Recreational anglers targeting red drum in northern Florida can soon take home more of the popular fish, thanks to a change approved Nov. 16 by the Florida Fish and Wildlife Conservation Commission (FWC).
The decision came during the first day of the two-day November Commission meeting in Key Largo.
The changes take effect Feb. 1, 2012, and include the following:
• Create three management areas for red drum (the northwest, the northeast and the south) instead of one statewide management area;
• Increase the number of red drum that a recreational fisherman can take per day in the northeast and northwest regions of the state from one to two red drum;
• Establish a statewide vessel limit of eight red drum;
• Limit the number of red drum that can be transported on land to six red drum per person.
These rule changes are the result of a successful management strategy that began in 1989, when the species was considered severely overfished.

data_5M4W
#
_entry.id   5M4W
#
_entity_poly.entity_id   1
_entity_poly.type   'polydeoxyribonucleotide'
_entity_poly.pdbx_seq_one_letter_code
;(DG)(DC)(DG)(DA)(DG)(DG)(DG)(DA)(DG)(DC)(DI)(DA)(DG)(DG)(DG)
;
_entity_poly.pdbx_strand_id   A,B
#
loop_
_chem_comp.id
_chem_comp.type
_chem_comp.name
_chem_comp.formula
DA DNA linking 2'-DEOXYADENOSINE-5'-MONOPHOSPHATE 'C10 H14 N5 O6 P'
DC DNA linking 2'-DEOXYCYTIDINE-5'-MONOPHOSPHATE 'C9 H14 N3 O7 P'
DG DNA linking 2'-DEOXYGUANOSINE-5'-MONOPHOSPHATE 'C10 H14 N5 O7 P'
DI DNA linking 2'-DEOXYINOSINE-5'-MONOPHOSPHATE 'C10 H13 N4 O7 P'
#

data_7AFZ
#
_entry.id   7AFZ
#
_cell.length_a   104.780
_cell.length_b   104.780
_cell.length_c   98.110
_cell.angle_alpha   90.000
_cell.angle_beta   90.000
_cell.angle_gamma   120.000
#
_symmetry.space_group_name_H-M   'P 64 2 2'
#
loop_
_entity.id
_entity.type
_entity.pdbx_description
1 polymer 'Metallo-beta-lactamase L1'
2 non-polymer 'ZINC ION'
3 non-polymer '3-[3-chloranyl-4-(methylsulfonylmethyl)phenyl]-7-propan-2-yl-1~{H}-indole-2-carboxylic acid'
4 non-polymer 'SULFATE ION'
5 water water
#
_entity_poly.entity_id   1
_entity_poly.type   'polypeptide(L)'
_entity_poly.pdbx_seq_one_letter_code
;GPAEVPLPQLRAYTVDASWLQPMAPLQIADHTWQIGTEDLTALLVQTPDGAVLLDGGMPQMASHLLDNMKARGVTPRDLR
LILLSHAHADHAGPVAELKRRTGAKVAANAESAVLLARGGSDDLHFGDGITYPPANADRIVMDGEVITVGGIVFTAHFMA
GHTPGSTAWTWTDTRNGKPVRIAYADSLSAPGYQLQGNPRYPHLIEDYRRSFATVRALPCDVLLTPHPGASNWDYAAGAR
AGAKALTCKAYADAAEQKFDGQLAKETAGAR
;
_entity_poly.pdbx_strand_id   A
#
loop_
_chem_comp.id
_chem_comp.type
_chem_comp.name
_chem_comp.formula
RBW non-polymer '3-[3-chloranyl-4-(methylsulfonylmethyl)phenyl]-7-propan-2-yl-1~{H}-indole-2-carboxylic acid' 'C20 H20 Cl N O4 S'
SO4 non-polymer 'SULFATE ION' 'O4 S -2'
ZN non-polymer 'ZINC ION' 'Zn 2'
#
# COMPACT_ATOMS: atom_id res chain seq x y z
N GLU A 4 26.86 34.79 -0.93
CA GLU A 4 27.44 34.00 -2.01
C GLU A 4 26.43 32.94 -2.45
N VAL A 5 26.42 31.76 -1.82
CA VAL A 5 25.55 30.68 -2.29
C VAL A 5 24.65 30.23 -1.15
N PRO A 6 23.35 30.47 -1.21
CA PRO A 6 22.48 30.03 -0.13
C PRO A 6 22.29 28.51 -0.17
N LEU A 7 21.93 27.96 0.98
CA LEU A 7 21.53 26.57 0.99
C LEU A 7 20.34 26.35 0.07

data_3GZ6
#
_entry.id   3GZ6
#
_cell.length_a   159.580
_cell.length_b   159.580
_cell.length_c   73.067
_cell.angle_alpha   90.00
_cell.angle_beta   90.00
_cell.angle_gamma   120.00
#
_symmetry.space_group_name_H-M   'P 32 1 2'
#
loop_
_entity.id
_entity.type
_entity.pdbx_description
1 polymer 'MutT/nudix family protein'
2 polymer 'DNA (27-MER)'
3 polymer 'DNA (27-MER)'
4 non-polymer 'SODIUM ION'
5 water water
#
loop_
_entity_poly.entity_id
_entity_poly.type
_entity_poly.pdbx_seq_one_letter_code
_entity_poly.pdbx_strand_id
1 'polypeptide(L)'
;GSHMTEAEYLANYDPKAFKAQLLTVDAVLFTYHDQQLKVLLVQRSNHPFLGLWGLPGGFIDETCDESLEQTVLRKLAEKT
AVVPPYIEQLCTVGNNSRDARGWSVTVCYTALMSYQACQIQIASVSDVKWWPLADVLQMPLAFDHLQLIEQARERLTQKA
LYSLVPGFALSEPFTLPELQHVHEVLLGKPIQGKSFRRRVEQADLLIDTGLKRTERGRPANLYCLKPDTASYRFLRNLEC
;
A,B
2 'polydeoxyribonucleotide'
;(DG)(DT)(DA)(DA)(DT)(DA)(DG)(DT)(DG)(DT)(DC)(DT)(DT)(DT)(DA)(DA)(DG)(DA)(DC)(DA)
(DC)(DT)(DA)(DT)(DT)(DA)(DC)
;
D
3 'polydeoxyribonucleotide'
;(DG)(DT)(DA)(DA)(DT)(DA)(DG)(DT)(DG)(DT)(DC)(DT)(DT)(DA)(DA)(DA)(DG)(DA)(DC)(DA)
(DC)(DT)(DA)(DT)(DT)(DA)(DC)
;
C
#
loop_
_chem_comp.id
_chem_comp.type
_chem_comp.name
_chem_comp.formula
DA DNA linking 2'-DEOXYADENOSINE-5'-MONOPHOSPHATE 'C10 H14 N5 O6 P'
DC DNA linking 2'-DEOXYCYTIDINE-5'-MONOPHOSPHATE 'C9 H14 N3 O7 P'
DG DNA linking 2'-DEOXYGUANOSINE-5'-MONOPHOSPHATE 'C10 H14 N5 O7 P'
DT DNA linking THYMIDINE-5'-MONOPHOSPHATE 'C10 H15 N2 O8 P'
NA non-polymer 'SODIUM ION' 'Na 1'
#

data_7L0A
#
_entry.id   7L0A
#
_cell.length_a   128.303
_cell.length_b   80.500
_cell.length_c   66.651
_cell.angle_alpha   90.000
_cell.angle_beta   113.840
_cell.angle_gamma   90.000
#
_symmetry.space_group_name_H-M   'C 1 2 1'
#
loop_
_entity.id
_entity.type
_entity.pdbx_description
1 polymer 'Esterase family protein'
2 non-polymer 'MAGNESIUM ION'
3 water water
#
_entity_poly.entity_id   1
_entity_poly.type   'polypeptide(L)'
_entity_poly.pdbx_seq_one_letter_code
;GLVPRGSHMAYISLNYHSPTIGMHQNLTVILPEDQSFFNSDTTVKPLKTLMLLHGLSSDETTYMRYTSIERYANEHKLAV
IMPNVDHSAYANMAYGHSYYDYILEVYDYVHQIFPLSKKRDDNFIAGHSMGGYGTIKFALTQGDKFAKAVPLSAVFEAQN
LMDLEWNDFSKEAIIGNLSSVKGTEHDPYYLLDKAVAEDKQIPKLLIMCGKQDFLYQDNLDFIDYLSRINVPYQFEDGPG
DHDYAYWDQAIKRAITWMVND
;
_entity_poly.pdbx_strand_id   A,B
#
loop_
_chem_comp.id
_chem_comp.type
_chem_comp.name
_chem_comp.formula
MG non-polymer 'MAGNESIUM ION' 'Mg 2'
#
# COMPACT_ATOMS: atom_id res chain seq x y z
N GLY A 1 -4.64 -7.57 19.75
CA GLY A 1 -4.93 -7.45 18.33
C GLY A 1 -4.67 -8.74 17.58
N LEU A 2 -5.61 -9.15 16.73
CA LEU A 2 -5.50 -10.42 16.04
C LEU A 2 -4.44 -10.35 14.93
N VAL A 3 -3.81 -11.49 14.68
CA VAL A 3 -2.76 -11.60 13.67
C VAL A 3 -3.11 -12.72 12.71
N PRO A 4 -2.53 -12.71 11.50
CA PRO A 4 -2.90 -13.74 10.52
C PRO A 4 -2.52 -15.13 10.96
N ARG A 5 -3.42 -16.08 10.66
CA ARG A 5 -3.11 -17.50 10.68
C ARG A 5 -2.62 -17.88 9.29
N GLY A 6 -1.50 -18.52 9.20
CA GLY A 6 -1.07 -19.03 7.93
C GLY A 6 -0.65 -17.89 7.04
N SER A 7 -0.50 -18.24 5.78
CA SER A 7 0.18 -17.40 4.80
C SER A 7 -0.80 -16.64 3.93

“This is our version of having a listed protected species and being able to take it off that list. This is a success story,” said Commissioner Brian Yablonski about the increased recreational fishing opportunity. “If ever there was a moment to give back, this is it.”
A 2009-10 red drum stock assessment completed by the Florida Fish and Wildlife Research Institute showed that red drum escapement rates (the proportion of fish surviving through age 4 relative to the number that would have survived to that age if there were no fishery) have been consistently above the FWC’s 40-percent management goal in the northern regions of the state.
Other recreational red drum rules will remain the same, including a slot limit of 18 to 27 inches and a one-red-drum bag limit in the southern part of the state.
To learn more about red drum recreational fishing visit MyFWC.com/Fishing and click on “Saltwater Fishing” and then “Recreational Regulations.”